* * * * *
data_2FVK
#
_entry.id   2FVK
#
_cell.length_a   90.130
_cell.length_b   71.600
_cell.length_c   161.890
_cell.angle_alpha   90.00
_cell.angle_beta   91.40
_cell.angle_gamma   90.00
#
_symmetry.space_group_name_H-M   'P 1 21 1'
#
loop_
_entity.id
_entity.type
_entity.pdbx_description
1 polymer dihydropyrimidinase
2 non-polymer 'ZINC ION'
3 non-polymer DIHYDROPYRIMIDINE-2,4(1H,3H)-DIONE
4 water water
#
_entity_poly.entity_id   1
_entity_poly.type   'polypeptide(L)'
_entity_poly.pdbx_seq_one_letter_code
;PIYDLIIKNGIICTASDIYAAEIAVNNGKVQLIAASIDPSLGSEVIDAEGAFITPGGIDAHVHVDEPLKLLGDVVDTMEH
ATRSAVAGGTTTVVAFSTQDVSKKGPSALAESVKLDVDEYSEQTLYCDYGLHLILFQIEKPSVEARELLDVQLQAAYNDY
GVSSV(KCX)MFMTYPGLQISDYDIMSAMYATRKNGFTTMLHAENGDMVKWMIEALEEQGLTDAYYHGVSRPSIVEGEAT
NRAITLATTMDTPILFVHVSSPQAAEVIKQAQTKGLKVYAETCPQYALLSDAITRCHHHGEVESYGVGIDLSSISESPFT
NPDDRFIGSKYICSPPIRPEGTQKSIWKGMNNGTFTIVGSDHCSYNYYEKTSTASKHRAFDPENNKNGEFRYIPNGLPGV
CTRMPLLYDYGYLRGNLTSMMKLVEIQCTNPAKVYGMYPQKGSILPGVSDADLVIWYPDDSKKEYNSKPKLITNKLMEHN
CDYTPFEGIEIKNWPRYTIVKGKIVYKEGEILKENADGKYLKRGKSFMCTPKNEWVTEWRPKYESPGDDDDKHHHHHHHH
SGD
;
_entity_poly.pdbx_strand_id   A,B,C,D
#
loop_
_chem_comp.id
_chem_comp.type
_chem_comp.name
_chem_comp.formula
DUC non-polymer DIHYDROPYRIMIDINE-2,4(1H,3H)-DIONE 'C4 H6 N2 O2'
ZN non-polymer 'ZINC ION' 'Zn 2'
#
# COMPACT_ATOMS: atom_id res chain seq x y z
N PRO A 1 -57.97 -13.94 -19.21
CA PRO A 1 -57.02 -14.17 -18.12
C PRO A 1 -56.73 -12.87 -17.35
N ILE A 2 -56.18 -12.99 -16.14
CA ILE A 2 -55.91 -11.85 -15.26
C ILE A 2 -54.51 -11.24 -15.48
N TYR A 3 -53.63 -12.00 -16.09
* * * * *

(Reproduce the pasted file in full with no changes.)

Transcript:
data_2FVK
#
_entry.id   2FVK
#
_cell.length_a   90.130
_cell.length_b   71.600
_cell.length_c   161.890
_cell.angle_alpha   90.00
_cell.angle_beta   91.40
_cell.angle_gamma   90.00
#
_symmetry.space_group_name_H-M   'P 1 21 1'
#
loop_
_entity.id
_entity.type
_entity.pdbx_description
1 polymer dihydropyrimidinase
2 non-polymer 'ZINC ION'
3 non-polymer DIHYDROPYRIMIDINE-2,4(1H,3H)-DIONE
4 water water
#
_entity_poly.entity_id   1
_entity_poly.type   'polypeptide(L)'
_entity_poly.pdbx_seq_one_letter_code
;PIYDLIIKNGIICTASDIYAAEIAVNNGKVQLIAASIDPSLGSEVIDAEGAFITPGGIDAHVHVDEPLKLLGDVVDTMEH
ATRSAVAGGTTTVVAFSTQDVSKKGPSALAESVKLDVDEYSEQTLYCDYGLHLILFQIEKPSVEARELLDVQLQAAYNDY
GVSSV(KCX)MFMTYPGLQISDYDIMSAMYATRKNGFTTMLHAENGDMVKWMIEALEEQGLTDAYYHGVSRPSIVEGEAT
NRAITLATTMDTPILFVHVSSPQAAEVIKQAQTKGLKVYAETCPQYALLSDAITRCHHHGEVESYGVGIDLSSISESPFT
NPDDRFIGSKYICSPPIRPEGTQKSIWKGMNNGTFTIVGSDHCSYNYYEKTSTASKHRAFDPENNKNGEFRYIPNGLPGV
CTRMPLLYDYGYLRGNLTSMMKLVEIQCTNPAKVYGMYPQKGSILPGVSDADLVIWYPDDSKKEYNSKPKLITNKLMEHN
CDYTPFEGIEIKNWPRYTIVKGKIVYKEGEILKENADGKYLKRGKSFMCTPKNEWVTEWRPKYESPGDDDDKHHHHHHHH
SGD
;
_entity_poly.pdbx_strand_id   A,B,C,D
#
loop_
_chem_comp.id
_chem_comp.type
_chem_comp.name
_chem_comp.formula
DUC non-polymer DIHYDROPYRIMIDINE-2,4(1H,3H)-DIONE 'C4 H6 N2 O2'
ZN non-polymer 'ZINC ION' 'Zn 2'
#
# COMPACT_ATOMS: atom_id res chain seq x y z
N PRO A 1 -57.97 -13.94 -19.21
CA PRO A 1 -57.02 -14.17 -18.12
C PRO A 1 -56.73 -12.87 -17.35
N ILE A 2 -56.18 -12.99 -16.14
CA ILE A 2 -55.91 -11.85 -15.26
C ILE A 2 -54.51 -11.24 -15.48
N TYR A 3 -53.63 -12.00 -16.09